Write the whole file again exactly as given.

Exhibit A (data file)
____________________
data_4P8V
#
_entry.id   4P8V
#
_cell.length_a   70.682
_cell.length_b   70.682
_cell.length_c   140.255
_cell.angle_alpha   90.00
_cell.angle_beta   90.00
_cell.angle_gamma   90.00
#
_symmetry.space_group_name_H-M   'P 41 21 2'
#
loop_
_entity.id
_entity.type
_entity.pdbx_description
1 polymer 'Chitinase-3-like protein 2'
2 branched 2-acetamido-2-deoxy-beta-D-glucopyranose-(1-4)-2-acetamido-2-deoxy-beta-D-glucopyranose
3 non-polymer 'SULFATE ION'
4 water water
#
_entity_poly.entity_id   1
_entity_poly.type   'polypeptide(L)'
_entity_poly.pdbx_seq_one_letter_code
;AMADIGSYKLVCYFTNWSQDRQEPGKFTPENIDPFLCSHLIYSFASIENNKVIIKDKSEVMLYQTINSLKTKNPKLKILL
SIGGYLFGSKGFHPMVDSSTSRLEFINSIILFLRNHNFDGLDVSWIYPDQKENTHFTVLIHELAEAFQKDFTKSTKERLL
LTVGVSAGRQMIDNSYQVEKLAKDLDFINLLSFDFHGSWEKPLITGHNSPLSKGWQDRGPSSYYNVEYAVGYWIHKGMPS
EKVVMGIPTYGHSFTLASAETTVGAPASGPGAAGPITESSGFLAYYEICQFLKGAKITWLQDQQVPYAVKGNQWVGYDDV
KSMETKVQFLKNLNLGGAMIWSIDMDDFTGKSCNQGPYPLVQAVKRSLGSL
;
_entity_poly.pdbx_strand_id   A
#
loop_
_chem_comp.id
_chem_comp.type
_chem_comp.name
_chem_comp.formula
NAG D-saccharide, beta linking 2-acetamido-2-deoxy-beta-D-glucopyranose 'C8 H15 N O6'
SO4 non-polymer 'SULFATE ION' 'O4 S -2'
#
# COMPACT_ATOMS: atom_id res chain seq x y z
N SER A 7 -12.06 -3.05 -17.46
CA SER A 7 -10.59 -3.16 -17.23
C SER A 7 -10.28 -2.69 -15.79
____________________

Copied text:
data_4P8V
#
_entry.id   4P8V
#
_cell.length_a   70.682
_cell.length_b   70.682
_cell.length_c   140.255
_cell.angle_alpha   90.00
_cell.angle_beta   90.00
_cell.angle_gamma   90.00
#
_symmetry.space_group_name_H-M   'P 41 21 2'
#
loop_
_entity.id
_entity.type
_entity.pdbx_description
1 polymer 'Chitinase-3-like protein 2'
2 branched 2-acetamido-2-deoxy-beta-D-glucopyranose-(1-4)-2-acetamido-2-deoxy-beta-D-glucopyranose
3 non-polymer 'SULFATE ION'
4 water water
#
_entity_poly.entity_id   1
_entity_poly.type   'polypeptide(L)'
_entity_poly.pdbx_seq_one_letter_code
;AMADIGSYKLVCYFTNWSQDRQEPGKFTPENIDPFLCSHLIYSFASIENNKVIIKDKSEVMLYQTINSLKTKNPKLKILL
SIGGYLFGSKGFHPMVDSSTSRLEFINSIILFLRNHNFDGLDVSWIYPDQKENTHFTVLIHELAEAFQKDFTKSTKERLL
LTVGVSAGRQMIDNSYQVEKLAKDLDFINLLSFDFHGSWEKPLITGHNSPLSKGWQDRGPSSYYNVEYAVGYWIHKGMPS
EKVVMGIPTYGHSFTLASAETTVGAPASGPGAAGPITESSGFLAYYEICQFLKGAKITWLQDQQVPYAVKGNQWVGYDDV
KSMETKVQFLKNLNLGGAMIWSIDMDDFTGKSCNQGPYPLVQAVKRSLGSL
;
_entity_poly.pdbx_strand_id   A
#
loop_
_chem_comp.id
_chem_comp.type
_chem_comp.name
_chem_comp.formula
NAG D-saccharide, beta linking 2-acetamido-2-deoxy-beta-D-glucopyranose 'C8 H15 N O6'
SO4 non-polymer 'SULFATE ION' 'O4 S -2'
#
# COMPACT_ATOMS: atom_id res chain seq x y z
N SER A 7 -12.06 -3.05 -17.46
CA SER A 7 -10.59 -3.16 -17.23
C SER A 7 -10.28 -2.69 -15.79